Turla Updates Kazuar Backdoor with Advanced Anti-Analysis to Avoid Detection

Nov 01, 2023NewsroomCyber ​​Threat / Malware

Anti-Analysis to Avoid Detection

The Russian-linked hacking crew known as Turla Observed using an updated version of a known second stage backdoor called Kazuar.

The new findings come from Palo Alto Networks Unit 42, which tracks the enemy under its constellation-themed moniker. Ursa thought.

“As revealed in the code of the upgraded revision of Kazuar, the authors put special emphasis on Kazuar’s ability to operate stealthily, avoid detection and thwart detection efforts,” the security researchers Daniel Frank and Tom Fakterman SAYS in a technical report.

“They do this using various advanced anti-analysis methods and by protecting the malware code with effective encryption and obfuscation practices.”

Pensive Ursa, active since at least 2004, is dedicated to the Russian Federal Security Service (FSB). Earlier this July, the Computer Emergency Response Team of Ukraine (CERT-UA) implicated the threat group in attacks targeting the defense sector in Ukraine and Eastern Europe with backdoors such as DeliveryCheck and Kazuar.


Kazuar is a .NET-based implant that first became known in 2017 for its abilities to secretly interact with compromised hosts and exfiltrate data. In January 2021, Kaspersky highlighted the source code overlap between the malware strain and Sunburst, another backdoor used in conjunction with the SolarWinds hack in 2020.

Kazuar’s developments show that the threat actor behind the operation continues to improve its attack methods and grow in sophistication, while expanding its ability to control victims’ systems. This includes the use of strong obfuscation and conventional string encryption methods to avoid detection.

“Kazuar operates in a multithreading model, while each of the main functions of Kazuar operates as its own thread,” the researchers explained.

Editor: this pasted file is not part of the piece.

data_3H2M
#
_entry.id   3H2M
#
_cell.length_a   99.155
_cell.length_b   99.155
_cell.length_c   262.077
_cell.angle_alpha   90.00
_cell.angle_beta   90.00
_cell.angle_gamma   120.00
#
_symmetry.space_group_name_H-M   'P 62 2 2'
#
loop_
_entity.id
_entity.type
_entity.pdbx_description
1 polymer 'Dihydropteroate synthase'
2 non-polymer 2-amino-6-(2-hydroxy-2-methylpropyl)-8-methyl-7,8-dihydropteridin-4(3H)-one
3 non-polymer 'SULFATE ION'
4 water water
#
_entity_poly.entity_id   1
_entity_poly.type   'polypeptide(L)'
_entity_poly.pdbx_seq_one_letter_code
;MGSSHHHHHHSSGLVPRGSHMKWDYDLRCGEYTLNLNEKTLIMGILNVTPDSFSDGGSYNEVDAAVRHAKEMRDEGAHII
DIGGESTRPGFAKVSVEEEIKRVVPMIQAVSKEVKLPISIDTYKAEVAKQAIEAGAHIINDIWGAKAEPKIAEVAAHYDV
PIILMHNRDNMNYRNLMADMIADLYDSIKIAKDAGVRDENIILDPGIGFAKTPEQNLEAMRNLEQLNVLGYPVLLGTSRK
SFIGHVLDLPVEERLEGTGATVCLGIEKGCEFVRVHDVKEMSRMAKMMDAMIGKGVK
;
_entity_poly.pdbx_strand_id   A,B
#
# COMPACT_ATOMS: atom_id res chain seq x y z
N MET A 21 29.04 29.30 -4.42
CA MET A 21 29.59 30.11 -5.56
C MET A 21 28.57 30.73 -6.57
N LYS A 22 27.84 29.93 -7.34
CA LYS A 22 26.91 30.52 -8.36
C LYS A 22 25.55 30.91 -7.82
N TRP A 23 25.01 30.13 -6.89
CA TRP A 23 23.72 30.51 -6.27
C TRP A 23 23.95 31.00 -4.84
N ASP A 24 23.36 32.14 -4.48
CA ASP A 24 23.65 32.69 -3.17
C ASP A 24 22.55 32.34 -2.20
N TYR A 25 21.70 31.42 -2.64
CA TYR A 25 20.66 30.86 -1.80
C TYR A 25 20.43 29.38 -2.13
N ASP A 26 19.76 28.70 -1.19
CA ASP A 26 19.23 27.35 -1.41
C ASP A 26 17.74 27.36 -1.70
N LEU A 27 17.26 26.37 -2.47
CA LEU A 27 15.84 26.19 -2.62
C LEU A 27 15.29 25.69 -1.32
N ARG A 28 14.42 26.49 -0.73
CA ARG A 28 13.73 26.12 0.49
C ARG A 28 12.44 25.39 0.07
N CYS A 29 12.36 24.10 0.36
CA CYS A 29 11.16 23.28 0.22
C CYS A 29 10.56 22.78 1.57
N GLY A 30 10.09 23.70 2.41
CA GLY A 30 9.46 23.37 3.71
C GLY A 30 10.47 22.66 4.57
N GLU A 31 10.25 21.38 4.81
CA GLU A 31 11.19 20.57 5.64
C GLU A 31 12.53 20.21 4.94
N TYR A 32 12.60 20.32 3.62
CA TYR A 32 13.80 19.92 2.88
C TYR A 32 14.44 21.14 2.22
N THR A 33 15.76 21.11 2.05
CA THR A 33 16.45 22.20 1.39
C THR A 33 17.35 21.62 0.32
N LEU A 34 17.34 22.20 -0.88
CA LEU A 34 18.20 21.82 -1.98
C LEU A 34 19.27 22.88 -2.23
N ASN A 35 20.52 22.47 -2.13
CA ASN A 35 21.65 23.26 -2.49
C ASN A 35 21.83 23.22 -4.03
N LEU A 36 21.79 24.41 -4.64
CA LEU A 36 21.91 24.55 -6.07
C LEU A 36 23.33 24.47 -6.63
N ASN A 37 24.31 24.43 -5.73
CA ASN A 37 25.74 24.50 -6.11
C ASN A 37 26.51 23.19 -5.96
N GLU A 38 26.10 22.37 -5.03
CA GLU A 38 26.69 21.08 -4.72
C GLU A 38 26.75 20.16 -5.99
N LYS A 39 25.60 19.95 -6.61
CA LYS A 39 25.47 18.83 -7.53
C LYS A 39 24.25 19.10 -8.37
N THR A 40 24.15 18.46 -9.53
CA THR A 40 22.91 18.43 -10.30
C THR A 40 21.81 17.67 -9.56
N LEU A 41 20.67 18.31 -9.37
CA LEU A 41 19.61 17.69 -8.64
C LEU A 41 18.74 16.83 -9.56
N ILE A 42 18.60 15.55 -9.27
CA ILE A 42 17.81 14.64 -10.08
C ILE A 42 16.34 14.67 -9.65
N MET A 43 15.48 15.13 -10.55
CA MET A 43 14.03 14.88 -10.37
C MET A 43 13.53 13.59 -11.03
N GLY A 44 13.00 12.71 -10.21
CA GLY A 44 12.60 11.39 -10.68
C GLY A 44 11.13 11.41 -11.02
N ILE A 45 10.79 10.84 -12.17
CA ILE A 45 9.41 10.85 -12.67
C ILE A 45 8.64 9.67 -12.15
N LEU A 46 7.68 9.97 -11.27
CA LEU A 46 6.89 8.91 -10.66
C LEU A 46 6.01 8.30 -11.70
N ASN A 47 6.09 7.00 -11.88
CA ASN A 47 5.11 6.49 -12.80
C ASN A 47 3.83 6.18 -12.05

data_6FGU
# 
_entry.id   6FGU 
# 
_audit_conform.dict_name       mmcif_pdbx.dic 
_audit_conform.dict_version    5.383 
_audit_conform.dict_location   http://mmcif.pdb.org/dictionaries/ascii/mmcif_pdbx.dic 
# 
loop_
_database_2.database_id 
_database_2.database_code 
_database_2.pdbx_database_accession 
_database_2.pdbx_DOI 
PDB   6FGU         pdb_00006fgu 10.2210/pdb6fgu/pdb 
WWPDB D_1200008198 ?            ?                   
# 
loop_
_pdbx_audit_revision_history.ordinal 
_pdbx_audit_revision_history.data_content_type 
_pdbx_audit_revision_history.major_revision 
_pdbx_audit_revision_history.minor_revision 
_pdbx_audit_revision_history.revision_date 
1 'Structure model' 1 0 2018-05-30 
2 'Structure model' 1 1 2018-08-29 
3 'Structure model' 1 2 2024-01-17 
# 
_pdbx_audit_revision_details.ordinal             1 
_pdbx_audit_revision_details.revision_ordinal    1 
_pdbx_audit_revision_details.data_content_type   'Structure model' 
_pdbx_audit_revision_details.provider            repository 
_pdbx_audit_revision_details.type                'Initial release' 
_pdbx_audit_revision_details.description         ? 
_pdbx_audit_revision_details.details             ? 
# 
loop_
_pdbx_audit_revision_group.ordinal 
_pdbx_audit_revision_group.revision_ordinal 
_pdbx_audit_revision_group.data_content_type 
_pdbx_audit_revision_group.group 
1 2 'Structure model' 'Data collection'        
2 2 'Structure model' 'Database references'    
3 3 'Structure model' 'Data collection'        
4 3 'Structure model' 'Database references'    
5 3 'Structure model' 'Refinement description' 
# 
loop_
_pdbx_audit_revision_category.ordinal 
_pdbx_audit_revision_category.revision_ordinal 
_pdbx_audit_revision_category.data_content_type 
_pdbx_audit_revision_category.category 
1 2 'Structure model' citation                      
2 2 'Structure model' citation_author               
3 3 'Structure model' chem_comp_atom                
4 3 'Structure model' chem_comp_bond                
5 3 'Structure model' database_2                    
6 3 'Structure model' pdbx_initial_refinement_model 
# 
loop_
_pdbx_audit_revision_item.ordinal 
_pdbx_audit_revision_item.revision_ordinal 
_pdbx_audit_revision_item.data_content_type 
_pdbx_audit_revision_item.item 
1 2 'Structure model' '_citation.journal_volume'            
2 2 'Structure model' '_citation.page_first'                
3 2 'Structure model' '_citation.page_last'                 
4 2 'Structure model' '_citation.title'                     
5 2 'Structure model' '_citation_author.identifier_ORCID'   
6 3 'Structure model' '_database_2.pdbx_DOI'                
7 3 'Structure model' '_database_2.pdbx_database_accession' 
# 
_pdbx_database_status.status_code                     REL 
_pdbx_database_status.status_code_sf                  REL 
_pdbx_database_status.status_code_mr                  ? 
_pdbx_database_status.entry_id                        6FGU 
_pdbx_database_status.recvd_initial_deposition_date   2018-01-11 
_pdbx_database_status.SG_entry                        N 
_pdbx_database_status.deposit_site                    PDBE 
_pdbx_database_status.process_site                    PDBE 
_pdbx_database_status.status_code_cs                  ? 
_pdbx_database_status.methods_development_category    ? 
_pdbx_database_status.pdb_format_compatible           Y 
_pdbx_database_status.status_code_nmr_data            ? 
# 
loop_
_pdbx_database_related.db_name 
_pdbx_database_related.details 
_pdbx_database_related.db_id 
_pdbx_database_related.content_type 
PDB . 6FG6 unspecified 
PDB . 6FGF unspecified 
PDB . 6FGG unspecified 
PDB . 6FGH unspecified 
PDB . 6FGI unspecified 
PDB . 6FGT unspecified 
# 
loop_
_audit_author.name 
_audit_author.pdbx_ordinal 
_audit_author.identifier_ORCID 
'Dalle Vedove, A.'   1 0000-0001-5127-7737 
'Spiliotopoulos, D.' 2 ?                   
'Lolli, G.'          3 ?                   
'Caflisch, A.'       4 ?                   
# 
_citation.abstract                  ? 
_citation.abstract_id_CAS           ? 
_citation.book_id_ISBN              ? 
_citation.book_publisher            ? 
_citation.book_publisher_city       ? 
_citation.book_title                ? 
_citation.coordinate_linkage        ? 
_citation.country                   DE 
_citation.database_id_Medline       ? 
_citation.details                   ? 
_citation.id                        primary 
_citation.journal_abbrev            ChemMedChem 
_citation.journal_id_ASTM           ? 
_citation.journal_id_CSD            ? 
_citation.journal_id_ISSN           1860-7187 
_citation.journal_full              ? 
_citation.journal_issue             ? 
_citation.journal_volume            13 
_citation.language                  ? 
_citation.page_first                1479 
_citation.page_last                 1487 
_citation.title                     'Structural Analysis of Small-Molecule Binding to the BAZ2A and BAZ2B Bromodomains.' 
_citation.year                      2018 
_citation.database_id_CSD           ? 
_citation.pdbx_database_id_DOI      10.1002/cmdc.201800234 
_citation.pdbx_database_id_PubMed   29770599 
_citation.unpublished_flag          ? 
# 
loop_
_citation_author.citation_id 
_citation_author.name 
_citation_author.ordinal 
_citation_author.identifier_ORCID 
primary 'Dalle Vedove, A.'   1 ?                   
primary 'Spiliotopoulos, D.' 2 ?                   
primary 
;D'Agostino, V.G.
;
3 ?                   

Anti-Analysis to Avoid Detection

“In other words, a thread is in charge of receiving commands or tasks from it (command-and-control), while a solver thread is in charge of executing these commands. This multithreading model enables the Kazuar authored the construction of an asynchronous and modular flow control.”

The malware supports a wide range of features – jumping from 26 commands in 2017 to 45 in the latest variant – which facilitates comprehensive system profiling, data collection, credential theft, file manipulation , and arbitrary enforcement of the order.

It also includes capabilities to set up automatic tasks that run at specific intervals to collect system data, take screenshots, and extract files from particular folders. Communication with C2 servers takes place over HTTP.


“In addition to direct HTTP communication with C2, Kazuar has the ability to act as a proxy, to receive and send commands to other Kazuar agents in the infected network,” the researchers said.

“This proxy communication is done by named pipes, creating their names based on the machine’s GUID. Kazuar uses these pipes to establish peer-to-peer communication between different Kazuar instances, each configured as a server or client.”

In addition, extensive anti-analysis functionalities lend Kazuar a high level of stealth, ensuring that it remains idle and stops all C2 communications when it is being debugged or analyzed.

The development comes as Kaspersky Revelation that several Russian state and industrial organizations were targeted by a custom Go-based backdoor that carried out data theft as part of a spear-phishing campaign that began in June 2023. The threat actor behind the operation is currently unknown.

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